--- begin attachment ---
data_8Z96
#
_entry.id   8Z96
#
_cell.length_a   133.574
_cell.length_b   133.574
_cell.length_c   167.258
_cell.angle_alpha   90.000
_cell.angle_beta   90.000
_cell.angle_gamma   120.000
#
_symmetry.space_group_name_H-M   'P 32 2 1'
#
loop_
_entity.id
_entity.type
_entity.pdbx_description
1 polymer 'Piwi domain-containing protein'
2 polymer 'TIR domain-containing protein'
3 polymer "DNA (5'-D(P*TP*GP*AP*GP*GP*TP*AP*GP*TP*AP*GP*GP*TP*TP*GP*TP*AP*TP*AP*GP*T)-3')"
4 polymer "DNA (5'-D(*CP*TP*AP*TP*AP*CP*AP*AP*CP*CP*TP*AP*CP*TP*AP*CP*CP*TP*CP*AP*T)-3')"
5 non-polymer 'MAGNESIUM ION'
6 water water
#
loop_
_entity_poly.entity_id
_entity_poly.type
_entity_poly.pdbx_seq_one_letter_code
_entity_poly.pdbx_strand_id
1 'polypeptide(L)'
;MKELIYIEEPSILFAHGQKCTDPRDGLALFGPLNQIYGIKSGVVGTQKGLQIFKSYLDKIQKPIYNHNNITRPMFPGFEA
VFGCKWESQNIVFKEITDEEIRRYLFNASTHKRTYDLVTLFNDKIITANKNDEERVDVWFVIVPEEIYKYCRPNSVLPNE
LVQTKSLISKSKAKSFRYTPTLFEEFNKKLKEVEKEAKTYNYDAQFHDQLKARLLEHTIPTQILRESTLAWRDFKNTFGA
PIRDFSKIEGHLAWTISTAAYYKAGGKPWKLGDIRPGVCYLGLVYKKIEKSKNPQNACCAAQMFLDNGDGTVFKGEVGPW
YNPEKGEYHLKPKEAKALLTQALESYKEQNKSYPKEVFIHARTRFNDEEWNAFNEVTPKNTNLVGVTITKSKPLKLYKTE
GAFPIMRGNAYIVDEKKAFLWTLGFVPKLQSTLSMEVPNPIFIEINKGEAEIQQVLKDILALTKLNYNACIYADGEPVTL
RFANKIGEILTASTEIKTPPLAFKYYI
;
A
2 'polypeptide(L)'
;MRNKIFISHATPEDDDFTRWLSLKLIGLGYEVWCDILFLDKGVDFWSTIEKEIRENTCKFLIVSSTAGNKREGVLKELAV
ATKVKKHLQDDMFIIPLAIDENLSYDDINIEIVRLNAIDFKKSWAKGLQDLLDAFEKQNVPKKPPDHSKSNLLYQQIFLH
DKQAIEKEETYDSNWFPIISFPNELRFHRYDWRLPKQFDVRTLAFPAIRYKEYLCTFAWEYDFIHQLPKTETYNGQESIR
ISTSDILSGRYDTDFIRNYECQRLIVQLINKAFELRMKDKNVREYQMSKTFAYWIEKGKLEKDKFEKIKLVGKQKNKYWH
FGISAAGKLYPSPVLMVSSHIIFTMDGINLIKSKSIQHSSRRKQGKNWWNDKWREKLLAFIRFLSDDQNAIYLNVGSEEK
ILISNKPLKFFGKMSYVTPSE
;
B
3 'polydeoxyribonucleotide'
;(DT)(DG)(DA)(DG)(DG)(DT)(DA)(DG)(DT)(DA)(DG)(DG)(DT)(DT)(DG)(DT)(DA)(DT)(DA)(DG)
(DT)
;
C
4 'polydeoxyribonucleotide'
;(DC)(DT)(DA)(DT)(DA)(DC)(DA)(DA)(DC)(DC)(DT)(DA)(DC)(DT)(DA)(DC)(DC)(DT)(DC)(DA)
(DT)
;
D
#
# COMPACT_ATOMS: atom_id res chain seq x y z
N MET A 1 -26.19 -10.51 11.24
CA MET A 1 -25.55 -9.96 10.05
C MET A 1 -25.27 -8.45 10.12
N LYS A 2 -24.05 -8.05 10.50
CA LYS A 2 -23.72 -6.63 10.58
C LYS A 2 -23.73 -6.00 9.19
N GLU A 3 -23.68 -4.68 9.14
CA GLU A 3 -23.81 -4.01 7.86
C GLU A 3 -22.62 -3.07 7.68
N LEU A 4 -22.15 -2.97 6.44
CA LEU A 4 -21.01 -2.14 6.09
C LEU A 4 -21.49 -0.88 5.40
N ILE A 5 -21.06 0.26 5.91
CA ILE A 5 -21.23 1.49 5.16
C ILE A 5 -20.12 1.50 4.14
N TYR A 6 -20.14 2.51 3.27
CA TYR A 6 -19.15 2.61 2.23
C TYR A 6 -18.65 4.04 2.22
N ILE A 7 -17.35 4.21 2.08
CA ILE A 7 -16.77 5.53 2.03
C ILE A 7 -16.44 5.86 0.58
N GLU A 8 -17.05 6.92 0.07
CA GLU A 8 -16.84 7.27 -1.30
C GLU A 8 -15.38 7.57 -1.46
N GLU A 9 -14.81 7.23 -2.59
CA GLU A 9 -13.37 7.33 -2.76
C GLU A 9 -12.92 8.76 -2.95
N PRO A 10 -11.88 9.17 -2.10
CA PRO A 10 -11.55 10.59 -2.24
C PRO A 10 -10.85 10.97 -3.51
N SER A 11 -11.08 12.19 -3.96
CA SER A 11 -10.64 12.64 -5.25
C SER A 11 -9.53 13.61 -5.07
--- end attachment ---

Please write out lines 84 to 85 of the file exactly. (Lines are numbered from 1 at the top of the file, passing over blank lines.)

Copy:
C GLU A 8 -15.38 7.57 -1.46
N GLU A 9 -14.81 7.23 -2.59